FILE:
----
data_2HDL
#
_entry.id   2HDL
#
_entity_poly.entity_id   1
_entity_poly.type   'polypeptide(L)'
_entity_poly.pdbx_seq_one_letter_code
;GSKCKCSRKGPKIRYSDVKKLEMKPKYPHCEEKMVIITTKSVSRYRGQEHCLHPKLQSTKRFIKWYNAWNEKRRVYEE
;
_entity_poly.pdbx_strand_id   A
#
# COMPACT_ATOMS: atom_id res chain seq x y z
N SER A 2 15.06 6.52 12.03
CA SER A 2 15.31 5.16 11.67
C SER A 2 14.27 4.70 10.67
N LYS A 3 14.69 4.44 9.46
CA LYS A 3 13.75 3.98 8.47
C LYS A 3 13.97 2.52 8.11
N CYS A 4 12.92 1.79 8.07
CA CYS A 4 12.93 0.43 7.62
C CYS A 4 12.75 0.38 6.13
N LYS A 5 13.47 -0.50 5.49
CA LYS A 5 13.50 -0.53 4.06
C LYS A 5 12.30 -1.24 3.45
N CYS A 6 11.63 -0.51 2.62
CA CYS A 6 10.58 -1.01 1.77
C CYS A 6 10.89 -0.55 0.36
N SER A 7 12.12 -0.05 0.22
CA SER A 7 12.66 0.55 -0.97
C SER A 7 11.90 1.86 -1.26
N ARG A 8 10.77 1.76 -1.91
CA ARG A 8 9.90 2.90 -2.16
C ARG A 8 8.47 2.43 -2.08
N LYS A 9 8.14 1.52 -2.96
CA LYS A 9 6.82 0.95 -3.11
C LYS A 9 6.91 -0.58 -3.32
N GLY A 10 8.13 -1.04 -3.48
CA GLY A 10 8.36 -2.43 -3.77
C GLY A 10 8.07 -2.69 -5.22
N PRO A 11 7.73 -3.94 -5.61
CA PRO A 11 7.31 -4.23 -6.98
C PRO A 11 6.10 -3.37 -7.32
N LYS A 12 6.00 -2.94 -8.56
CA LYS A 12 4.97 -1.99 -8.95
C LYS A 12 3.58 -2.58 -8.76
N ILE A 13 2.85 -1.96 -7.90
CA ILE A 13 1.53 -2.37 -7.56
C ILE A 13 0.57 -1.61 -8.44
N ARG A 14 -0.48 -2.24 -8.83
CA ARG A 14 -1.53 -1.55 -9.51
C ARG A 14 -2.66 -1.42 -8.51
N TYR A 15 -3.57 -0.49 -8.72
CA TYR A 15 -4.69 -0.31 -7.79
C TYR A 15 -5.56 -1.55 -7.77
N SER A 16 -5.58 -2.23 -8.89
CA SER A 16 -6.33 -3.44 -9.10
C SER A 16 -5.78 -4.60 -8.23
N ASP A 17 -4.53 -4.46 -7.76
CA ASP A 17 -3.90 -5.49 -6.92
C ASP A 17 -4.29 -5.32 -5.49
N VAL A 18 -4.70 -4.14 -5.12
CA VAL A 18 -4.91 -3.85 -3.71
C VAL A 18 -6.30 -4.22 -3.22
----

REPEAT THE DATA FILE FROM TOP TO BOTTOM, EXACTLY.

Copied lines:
data_2HDL
#
_entry.id   2HDL
#
_entity_poly.entity_id   1
_entity_poly.type   'polypeptide(L)'
_entity_poly.pdbx_seq_one_letter_code
;GSKCKCSRKGPKIRYSDVKKLEMKPKYPHCEEKMVIITTKSVSRYRGQEHCLHPKLQSTKRFIKWYNAWNEKRRVYEE
;
_entity_poly.pdbx_strand_id   A
#
# COMPACT_ATOMS: atom_id res chain seq x y z
N SER A 2 15.06 6.52 12.03
CA SER A 2 15.31 5.16 11.67
C SER A 2 14.27 4.70 10.67
N LYS A 3 14.69 4.44 9.46
CA LYS A 3 13.75 3.98 8.47
C LYS A 3 13.97 2.52 8.11
N CYS A 4 12.92 1.79 8.07
CA CYS A 4 12.93 0.43 7.62
C CYS A 4 12.75 0.38 6.13
N LYS A 5 13.47 -0.50 5.49
CA LYS A 5 13.50 -0.53 4.06
C LYS A 5 12.30 -1.24 3.45
N CYS A 6 11.63 -0.51 2.62
CA CYS A 6 10.58 -1.01 1.77
C CYS A 6 10.89 -0.55 0.36
N SER A 7 12.12 -0.05 0.22
CA SER A 7 12.66 0.55 -0.97
C SER A 7 11.90 1.86 -1.26
N ARG A 8 10.77 1.76 -1.91
CA ARG A 8 9.90 2.90 -2.16
C ARG A 8 8.47 2.43 -2.08
N LYS A 9 8.14 1.52 -2.96
CA LYS A 9 6.82 0.95 -3.11
C LYS A 9 6.91 -0.58 -3.32
N GLY A 10 8.13 -1.04 -3.48
CA GLY A 10 8.36 -2.43 -3.77
C GLY A 10 8.07 -2.69 -5.22
N PRO A 11 7.73 -3.94 -5.61
CA PRO A 11 7.31 -4.23 -6.98
C PRO A 11 6.10 -3.37 -7.32
N LYS A 12 6.00 -2.94 -8.56
CA LYS A 12 4.97 -1.99 -8.95
C LYS A 12 3.58 -2.58 -8.76
N ILE A 13 2.85 -1.96 -7.90
CA ILE A 13 1.53 -2.37 -7.56
C ILE A 13 0.57 -1.61 -8.44
N ARG A 14 -0.48 -2.24 -8.83
CA ARG A 14 -1.53 -1.55 -9.51
C ARG A 14 -2.66 -1.42 -8.51
N TYR A 15 -3.57 -0.49 -8.72
CA TYR A 15 -4.69 -0.31 -7.79
C TYR A 15 -5.56 -1.55 -7.77
N SER A 16 -5.58 -2.23 -8.89
CA SER A 16 -6.33 -3.44 -9.10
C SER A 16 -5.78 -4.60 -8.23
N ASP A 17 -4.53 -4.46 -7.76
CA ASP A 17 -3.90 -5.49 -6.92
C ASP A 17 -4.29 -5.32 -5.49
N VAL A 18 -4.70 -4.14 -5.12
CA VAL A 18 -4.91 -3.85 -3.71
C VAL A 18 -6.30 -4.22 -3.22